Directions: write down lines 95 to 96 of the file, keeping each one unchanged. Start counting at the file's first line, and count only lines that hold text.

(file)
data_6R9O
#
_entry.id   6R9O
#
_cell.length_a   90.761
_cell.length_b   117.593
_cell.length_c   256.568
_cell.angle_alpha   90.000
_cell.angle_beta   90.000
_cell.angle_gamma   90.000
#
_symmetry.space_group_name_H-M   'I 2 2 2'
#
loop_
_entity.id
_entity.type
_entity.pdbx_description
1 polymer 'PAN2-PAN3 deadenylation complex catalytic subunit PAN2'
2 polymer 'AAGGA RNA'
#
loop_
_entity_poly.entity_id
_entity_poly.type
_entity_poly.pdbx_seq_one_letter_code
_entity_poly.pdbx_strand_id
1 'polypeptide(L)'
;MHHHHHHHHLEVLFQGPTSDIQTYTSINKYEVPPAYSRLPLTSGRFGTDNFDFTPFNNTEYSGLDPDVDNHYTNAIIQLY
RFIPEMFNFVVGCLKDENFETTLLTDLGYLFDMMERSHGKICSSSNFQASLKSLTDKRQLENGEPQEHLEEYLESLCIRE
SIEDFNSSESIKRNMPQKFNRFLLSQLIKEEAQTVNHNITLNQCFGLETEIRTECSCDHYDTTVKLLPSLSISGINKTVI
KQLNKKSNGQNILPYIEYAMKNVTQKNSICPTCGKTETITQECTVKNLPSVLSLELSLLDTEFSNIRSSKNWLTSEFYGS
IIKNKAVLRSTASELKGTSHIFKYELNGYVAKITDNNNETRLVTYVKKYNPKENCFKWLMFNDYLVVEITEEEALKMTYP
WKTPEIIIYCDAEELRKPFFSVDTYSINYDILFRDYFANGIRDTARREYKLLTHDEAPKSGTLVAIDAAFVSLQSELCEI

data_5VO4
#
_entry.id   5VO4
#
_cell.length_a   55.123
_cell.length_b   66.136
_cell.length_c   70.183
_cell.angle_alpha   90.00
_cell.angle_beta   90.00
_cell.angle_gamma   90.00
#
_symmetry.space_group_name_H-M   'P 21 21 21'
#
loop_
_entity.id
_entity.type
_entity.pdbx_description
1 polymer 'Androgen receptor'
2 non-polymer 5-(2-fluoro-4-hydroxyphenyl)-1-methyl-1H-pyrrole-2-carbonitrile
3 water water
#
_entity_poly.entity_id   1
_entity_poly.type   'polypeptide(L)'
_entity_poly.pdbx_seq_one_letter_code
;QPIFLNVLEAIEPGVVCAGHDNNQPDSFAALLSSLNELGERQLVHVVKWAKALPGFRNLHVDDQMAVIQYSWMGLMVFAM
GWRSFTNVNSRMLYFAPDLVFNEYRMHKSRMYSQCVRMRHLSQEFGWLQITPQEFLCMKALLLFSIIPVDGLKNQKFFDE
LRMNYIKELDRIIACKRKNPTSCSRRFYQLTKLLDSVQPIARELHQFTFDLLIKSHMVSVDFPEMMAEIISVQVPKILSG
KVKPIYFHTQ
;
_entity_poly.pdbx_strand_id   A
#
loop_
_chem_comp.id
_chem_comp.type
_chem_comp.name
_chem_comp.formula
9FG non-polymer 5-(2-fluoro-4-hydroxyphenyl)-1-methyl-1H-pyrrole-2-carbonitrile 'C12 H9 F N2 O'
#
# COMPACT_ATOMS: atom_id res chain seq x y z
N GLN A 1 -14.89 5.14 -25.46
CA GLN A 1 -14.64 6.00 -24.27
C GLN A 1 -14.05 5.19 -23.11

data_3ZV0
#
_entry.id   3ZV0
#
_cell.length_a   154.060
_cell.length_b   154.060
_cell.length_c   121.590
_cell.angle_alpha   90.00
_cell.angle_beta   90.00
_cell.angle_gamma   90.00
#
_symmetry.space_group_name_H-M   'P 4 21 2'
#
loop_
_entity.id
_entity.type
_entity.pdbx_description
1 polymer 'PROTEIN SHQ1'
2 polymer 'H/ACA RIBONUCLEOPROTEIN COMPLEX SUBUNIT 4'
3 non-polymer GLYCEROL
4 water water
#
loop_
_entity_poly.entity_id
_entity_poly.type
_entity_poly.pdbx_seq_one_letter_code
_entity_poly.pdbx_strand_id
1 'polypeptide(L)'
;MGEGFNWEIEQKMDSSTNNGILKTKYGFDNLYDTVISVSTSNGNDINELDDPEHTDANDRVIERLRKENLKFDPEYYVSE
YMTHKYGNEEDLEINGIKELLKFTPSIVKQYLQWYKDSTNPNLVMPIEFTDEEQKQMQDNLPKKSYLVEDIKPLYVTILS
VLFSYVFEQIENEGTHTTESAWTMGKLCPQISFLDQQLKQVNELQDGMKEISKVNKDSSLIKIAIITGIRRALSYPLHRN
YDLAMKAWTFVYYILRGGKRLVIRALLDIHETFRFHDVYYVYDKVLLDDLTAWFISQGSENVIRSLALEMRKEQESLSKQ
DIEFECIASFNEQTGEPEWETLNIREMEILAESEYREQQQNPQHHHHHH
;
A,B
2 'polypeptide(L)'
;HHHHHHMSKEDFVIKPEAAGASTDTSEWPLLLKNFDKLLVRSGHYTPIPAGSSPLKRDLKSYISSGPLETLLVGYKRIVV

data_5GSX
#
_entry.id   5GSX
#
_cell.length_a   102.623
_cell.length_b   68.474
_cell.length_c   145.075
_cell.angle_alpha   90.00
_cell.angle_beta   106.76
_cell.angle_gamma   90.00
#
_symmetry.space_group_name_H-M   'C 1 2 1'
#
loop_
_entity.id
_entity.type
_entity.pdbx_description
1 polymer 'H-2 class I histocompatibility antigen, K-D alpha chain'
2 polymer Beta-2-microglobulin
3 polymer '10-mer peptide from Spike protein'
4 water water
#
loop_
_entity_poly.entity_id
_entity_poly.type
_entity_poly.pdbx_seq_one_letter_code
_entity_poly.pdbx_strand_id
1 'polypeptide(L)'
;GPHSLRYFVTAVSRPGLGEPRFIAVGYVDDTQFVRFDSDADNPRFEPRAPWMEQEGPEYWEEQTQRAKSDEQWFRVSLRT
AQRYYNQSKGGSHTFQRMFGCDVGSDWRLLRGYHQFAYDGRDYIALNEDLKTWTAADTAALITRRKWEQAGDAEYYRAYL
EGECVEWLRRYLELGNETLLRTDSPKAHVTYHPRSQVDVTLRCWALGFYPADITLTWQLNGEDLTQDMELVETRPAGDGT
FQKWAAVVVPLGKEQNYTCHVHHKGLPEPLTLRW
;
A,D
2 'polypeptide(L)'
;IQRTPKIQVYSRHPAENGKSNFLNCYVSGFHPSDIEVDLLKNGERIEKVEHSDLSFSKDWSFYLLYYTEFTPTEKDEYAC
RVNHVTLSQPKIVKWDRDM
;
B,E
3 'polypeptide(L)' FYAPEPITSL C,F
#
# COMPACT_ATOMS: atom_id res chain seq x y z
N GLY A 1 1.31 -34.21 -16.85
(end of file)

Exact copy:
4 water water
#